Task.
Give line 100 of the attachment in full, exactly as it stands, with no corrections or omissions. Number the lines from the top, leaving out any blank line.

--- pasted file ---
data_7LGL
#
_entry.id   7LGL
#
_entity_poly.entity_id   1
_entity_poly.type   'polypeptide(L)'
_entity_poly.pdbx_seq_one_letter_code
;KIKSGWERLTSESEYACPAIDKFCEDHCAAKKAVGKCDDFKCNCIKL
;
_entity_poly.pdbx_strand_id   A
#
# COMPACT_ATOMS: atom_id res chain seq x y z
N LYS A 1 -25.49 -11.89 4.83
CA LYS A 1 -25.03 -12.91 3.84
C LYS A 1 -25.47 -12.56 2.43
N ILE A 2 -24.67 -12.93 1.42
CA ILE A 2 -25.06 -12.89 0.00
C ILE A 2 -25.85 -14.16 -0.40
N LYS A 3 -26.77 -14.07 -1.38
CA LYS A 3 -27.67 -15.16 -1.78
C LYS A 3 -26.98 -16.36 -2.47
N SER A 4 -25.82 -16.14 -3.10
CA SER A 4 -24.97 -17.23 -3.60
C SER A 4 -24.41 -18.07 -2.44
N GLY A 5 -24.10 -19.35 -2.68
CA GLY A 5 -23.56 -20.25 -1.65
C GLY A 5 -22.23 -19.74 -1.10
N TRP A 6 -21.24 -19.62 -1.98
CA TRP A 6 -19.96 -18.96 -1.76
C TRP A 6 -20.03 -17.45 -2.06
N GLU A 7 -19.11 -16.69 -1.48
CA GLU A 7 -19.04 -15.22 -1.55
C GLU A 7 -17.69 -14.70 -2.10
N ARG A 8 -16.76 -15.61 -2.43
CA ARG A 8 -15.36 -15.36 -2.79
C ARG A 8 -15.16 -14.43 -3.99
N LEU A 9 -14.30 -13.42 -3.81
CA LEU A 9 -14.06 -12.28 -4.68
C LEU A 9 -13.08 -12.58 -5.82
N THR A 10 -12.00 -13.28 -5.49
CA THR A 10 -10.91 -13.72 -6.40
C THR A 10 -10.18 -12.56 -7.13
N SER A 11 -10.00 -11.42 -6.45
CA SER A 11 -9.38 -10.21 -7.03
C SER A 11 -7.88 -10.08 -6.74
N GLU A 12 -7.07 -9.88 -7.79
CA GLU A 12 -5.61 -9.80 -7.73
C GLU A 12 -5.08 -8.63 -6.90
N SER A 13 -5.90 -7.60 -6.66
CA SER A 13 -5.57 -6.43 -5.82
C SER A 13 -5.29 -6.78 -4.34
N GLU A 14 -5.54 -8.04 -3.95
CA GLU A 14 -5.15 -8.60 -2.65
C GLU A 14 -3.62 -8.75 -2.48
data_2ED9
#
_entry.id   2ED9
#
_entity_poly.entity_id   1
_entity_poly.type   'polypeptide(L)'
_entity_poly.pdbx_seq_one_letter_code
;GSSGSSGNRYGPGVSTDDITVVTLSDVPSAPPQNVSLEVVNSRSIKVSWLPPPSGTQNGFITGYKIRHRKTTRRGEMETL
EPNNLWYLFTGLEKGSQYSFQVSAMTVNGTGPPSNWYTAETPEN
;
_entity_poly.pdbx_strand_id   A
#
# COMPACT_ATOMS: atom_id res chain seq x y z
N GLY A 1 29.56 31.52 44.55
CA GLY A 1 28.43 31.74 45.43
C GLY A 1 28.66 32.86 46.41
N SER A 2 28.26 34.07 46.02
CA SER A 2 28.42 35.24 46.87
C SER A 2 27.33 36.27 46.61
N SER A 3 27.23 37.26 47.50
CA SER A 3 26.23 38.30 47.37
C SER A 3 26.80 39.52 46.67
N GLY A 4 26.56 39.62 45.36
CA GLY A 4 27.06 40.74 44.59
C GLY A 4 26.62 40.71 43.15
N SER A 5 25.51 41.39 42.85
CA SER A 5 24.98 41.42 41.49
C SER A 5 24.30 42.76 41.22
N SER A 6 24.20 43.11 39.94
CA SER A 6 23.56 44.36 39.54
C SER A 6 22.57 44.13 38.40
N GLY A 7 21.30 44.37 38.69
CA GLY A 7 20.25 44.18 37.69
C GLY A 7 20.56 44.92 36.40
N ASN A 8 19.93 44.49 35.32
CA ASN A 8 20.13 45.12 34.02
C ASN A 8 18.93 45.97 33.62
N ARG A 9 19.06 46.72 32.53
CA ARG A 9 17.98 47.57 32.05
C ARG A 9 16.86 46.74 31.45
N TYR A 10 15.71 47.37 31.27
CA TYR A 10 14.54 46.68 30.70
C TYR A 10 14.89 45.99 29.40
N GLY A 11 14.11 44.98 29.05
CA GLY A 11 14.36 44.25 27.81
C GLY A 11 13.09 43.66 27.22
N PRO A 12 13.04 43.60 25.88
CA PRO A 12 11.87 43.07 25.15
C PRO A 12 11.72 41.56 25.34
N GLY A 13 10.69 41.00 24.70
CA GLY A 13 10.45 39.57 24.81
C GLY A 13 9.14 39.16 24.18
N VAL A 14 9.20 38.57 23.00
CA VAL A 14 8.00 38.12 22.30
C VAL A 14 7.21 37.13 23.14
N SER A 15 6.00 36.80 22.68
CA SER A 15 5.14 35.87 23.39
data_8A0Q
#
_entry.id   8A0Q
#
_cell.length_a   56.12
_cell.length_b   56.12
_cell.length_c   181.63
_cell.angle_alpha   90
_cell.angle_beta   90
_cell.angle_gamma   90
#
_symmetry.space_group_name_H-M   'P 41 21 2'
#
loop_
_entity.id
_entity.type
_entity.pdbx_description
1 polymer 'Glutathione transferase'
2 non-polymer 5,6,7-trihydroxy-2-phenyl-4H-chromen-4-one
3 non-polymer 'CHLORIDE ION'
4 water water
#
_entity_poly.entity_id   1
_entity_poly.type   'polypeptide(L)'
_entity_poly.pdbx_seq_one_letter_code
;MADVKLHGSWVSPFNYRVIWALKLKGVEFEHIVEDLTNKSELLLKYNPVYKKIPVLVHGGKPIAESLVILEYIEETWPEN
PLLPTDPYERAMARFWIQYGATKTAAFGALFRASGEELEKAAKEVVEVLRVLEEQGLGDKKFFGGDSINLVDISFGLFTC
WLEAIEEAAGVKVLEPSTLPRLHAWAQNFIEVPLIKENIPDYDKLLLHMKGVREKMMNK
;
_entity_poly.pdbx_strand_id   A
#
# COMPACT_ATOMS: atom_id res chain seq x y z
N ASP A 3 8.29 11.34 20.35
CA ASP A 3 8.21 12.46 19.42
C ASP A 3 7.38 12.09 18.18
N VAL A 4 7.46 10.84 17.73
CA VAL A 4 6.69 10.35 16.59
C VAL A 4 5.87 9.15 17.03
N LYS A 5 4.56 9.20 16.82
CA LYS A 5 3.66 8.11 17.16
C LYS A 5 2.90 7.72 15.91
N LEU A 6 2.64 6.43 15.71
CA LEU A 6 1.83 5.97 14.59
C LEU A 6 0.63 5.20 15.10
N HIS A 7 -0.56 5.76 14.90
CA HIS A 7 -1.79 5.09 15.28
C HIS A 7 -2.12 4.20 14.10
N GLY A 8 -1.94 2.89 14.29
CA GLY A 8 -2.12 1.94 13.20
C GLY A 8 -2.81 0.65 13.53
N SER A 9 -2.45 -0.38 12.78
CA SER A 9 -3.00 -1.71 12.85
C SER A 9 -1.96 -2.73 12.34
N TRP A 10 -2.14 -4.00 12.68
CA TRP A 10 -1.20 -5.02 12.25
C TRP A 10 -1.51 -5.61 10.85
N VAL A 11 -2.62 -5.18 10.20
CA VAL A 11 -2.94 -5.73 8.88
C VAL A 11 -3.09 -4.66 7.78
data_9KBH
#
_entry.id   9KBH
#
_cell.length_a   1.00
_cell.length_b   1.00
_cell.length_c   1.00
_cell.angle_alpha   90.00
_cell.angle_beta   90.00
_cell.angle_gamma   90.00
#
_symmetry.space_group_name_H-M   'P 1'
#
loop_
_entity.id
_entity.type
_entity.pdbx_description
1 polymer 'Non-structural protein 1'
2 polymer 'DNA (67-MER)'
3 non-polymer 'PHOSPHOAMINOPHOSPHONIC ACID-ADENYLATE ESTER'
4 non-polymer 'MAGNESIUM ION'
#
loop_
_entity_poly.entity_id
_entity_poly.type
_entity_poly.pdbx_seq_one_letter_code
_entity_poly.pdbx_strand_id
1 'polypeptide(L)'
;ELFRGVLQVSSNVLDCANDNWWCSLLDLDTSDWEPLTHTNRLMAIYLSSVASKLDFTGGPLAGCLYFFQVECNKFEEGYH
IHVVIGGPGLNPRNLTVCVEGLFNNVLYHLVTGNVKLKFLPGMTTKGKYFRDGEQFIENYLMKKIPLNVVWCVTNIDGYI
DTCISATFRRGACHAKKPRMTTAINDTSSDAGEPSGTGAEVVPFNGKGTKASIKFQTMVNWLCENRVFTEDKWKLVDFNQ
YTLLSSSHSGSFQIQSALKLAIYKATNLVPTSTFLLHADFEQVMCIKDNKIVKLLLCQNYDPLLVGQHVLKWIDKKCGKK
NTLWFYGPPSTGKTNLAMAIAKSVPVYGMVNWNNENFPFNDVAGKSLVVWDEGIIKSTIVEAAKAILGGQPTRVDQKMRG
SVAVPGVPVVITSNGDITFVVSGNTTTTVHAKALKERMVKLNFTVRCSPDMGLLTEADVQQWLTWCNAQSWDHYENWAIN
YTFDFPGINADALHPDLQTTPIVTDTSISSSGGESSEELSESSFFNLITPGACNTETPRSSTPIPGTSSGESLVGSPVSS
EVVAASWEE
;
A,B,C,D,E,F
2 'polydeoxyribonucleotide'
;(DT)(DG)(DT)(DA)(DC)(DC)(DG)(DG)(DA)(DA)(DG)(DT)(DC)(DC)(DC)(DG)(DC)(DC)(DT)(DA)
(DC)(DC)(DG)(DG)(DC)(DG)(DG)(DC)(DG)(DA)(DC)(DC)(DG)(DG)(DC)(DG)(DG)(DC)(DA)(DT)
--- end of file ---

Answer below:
C GLY A 11 13.09 43.66 27.22